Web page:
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Submission + - SETI@Home, just not @School 3

An anonymous reader writes: Apparently the most prolific of users in the SETI@Home community has resigned his job as a school technology supervisor after it was revealed he had the software installed on some 5000 school machines. The school claims to have lost $1 Million in upkeep on the affected machines. Check it out:

Comment Hypothesis testing (Score 5, Insightful) 320

Hypothesis: The manuscript is anagrammatic Italian.
Corollary 1: The manuscript should contain appropriate letter frequencies for said language.
Corollary 2: The manuscript should contain all relevant letters.
Conclusion: Neither Corollary 1 nor 2 are true, thus hypothesis is rejected.
Add to the annals of the internet.

Warner Brothers Pulls Canadian Previews 273

A number of readers let us know that Reuters and others are reporting that Warner Brothers is canceling movie previews in Canadian theaters, starting with Oceans Thirteen. A Warner VP said, "Within the first week of a film's release, you can almost be certain that somewhere out there a Canadian copy will show up." Recently, the International Intellectual Property Association placed Canada on its Priority Watch List, along with the likes of Argentina, China, Russia, Turkey, and Venezuela. This community knows, thanks to Michael Geist, that the claim is mostly ficiton.
The Courts

Student, Denied Degree For MySpace Photo, Sues 823

gwoodrow writes "We've all heard the 'fired because of MySpace' stories, where a simple blog or picture gets someone canned. But now one of the targets is fighting back. (The offending picture in this case was a snap from Halloween 2005 of the student in a pirate outfit drinking from a cup.)" From the article: "Teacher in training Stacy Snyder was denied her education degree on the eve of graduation when Millersville University apparently found pictures on her MySpace page 'promoting underage drinking.' As a result, the 27-year-old mother of two had her teaching certificate withheld and was granted an English degree instead. In response, Snyder has filed a Federal lawsuit against the Pennsylvania university asking for her education diploma and certificate along with $75,000 in damages."
PC Games (Games)

Submission + - Futures market for gaming can help the industry

An anonymous reader writes: A futures market for gaming has opened to predict the success of console hardware and games software. For gamers, this plays like fantasy football for video games in which you compete with friends or the world in your picks for a portfolio of game stocks.

For the video game industry, the simExchange can be much more. 1UP says: "Futures markets are (natch) eerily prescient when it comes to divining the future, and there isn't a company out there who wouldn't give its eye teeth for the chance to score an accurate assessment of their game or console in the public eye. simExchange isn't a tool for you and me so much as it is a tool for companies who seek to gauge public opinion before making their marketing or production decisions. Because futures markets can fluctuate as quickly as word-of-mouth, a piece of news — such as the release of a new demo, or the admission of a launch date pushback — can drastically effect how a game will perform when it hits the salesroom floor. simExchange offers companies the opportunity to watch their game's 'stock price' rise or fall in 'real-time' in the minds of gamers everywhere (and adjust accordingly) each time they do something right or wrong."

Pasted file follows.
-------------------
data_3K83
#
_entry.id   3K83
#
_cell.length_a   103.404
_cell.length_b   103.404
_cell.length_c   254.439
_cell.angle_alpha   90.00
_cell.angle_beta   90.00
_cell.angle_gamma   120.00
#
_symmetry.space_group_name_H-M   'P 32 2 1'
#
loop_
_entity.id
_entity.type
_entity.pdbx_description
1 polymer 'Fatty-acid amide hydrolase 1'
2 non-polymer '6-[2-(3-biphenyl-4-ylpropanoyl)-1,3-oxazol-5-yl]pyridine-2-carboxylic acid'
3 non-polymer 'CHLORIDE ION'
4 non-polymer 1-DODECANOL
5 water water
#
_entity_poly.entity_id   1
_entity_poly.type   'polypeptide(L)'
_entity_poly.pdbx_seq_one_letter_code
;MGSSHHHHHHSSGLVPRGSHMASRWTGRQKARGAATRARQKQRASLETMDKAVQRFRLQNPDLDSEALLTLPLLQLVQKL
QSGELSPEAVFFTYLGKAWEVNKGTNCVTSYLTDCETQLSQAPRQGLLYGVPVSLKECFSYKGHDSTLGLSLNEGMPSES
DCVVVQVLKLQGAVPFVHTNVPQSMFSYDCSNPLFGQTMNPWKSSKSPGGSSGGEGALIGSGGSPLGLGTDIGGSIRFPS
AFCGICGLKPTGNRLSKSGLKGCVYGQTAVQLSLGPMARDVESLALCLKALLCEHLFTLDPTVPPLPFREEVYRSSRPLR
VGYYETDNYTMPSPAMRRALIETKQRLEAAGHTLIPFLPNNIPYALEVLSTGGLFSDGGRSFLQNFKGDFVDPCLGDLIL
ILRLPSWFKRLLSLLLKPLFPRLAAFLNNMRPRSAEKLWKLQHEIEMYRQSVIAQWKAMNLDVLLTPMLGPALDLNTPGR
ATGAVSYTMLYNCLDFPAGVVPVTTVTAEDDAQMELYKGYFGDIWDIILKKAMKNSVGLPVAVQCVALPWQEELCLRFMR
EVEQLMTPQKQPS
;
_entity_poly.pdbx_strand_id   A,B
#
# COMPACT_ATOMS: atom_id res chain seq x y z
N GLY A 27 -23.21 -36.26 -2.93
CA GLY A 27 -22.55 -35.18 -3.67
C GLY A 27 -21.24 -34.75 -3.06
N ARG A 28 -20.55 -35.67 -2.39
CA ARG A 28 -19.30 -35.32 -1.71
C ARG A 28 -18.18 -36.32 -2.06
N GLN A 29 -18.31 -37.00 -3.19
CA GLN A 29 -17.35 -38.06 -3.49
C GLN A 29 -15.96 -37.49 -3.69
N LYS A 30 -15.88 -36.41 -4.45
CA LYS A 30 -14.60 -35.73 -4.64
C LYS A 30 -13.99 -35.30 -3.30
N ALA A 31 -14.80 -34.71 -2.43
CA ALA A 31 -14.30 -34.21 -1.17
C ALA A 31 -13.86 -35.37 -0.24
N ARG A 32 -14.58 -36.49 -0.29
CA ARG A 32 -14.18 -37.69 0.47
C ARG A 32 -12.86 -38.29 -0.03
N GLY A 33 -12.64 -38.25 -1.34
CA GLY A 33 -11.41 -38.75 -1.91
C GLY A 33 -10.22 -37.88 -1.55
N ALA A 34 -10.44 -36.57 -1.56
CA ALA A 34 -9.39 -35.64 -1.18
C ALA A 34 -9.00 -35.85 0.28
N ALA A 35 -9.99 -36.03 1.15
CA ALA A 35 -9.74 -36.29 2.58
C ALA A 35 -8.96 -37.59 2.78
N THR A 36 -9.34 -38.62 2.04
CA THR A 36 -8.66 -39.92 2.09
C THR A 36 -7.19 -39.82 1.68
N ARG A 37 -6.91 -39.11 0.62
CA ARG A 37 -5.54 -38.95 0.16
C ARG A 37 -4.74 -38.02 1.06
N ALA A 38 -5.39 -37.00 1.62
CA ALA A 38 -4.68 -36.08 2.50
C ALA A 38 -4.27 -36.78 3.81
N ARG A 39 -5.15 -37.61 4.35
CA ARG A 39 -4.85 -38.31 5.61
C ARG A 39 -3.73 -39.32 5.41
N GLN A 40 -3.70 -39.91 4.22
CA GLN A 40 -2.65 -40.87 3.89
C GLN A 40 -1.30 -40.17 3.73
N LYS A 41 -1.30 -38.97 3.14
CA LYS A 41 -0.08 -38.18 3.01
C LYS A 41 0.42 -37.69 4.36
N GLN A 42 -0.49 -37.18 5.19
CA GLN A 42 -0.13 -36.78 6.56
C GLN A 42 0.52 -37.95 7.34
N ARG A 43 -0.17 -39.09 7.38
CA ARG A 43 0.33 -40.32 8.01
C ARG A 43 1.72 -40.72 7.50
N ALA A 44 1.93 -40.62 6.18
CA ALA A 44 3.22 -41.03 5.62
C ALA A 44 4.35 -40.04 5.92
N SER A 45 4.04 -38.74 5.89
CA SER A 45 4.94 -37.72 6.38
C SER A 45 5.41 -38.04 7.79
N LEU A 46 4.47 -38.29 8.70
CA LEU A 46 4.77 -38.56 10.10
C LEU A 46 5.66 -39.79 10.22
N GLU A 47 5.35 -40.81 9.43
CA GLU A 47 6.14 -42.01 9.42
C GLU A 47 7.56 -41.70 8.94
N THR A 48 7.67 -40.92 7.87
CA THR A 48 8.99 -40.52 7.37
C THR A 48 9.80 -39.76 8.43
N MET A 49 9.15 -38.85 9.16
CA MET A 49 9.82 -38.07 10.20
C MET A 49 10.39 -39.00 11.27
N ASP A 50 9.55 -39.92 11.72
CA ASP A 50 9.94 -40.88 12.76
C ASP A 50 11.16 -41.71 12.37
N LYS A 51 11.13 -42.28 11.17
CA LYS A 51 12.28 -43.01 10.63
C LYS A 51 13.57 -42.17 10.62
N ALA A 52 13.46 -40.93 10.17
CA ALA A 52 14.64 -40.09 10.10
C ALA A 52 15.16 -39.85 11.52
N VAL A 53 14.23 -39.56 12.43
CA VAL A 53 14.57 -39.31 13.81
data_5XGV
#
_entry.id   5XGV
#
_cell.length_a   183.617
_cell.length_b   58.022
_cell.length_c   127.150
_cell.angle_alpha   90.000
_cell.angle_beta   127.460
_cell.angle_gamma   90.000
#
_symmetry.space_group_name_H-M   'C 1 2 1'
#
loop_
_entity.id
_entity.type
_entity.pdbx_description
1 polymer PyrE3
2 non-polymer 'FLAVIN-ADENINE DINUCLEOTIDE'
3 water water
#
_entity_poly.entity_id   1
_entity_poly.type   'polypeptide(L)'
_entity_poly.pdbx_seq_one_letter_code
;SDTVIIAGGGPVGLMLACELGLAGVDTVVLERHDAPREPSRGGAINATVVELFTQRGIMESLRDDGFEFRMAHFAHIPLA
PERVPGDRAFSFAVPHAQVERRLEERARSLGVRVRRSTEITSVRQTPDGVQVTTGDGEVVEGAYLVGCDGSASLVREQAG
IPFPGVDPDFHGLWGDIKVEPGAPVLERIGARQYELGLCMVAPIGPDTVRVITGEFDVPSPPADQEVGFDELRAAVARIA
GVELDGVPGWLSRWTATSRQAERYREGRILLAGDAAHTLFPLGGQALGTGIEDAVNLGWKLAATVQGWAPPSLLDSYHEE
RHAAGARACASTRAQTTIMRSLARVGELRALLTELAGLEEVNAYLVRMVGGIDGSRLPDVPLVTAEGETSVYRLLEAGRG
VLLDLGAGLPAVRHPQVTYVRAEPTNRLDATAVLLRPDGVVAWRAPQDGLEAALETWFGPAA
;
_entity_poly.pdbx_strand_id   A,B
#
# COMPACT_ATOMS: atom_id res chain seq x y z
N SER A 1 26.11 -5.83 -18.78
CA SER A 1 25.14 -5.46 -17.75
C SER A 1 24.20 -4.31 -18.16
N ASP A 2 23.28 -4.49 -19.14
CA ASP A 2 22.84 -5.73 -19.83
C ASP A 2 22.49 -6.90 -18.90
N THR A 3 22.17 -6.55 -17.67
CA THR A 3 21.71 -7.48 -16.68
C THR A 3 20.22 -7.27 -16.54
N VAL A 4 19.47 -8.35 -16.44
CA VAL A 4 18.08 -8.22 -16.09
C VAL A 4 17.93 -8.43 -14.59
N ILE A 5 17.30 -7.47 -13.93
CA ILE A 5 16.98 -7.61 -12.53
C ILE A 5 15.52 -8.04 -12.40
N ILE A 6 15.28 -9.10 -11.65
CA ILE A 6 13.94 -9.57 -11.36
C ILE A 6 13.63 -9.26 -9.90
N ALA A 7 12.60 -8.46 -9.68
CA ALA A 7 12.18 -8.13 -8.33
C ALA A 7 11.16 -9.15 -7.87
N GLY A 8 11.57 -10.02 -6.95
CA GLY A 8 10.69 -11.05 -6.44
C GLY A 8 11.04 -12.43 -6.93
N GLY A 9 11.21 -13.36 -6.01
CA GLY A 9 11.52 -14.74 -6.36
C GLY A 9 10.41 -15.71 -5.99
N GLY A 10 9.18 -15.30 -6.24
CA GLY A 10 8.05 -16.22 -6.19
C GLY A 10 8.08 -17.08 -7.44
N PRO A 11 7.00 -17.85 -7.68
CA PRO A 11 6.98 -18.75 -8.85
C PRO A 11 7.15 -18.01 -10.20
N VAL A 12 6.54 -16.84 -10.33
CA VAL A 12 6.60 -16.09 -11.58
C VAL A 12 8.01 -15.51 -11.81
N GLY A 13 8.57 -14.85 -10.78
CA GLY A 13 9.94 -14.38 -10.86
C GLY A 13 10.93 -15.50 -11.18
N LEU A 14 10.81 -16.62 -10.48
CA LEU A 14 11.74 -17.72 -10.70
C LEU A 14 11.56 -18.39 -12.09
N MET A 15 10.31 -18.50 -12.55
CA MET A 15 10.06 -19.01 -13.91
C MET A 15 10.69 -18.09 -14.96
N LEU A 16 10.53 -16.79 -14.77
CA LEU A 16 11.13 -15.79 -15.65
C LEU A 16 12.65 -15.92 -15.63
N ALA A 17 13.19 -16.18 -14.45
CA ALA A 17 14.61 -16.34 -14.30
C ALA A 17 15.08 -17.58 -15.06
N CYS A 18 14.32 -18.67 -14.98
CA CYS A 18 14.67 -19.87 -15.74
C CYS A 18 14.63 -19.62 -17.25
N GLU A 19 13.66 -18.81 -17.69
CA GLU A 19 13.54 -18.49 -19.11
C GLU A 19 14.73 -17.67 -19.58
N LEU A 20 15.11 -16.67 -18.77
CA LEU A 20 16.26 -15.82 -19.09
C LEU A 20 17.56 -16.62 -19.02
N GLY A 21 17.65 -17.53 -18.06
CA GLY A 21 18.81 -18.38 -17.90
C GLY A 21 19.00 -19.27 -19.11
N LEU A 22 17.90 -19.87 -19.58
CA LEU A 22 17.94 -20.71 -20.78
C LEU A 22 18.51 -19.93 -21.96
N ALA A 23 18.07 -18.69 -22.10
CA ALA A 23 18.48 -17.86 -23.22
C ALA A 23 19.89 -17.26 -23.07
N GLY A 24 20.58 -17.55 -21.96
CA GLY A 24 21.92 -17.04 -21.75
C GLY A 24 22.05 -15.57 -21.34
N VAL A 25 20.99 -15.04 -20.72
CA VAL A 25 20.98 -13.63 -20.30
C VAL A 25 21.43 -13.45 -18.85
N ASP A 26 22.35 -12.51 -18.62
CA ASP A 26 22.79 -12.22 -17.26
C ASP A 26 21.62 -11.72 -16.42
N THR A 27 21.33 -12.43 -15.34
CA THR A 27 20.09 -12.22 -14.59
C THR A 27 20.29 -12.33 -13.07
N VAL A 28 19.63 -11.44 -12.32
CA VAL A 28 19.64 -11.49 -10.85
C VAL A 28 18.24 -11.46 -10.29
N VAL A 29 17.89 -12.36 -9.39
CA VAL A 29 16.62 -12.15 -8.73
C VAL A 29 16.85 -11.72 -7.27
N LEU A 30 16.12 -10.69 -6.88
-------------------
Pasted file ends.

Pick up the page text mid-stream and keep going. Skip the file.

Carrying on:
The Media

Submission + - Parents Increasingly Using ESRB Ratings to Restric

LeeCu writes: "NEW YORK, May 4 /PRNewswire-USNewswire/ — National research shows that parents are increasingly becoming more restrictive when it comes to limiting the video games their children play according to a study commissioned by the Entertainment Software Rating Board (ESRB). The study found that 6 in 10 parents (60%) with children under 18 "never" allow their children to play games rated M for Mature, while 34% only do so "sometimes" — one of several findings that is consistent with those reported recently by the Federal Trade Commission (FTC)(1). Moreover, parents of children under the age of 13 are twice as likely as those with children 13 and older to "never" allow them to play M-rated games. The ESRB study was conducted by Peter D. Hart Research Associates in early April, and surveyed over 500 parents who have purchased a computer or video game in the last six months and have children age 3 to 17 that play video games.

Nearly 90% of American parents with children who play video games are aware of the ESRB ratings, and 85% use them regularly when buying games for their families — both of which increased from the same study conducted last year (see historical chart). In fact, 3 in 4 parents (73%) reported checking the ESRB rating "every time" before deciding whether to purchase or rent a game for their child, an increase of 10 percentage points over last year.

"It's extremely encouraging that the vast majority of parents are involved and informed when it comes to choosing which games are appropriate for their families," said ESRB president Patricia Vance. "The ratings continue to be a very important, if not the most important tool to help parents make an informed decision, and it's clear that parents are using and relying on them in growing numbers."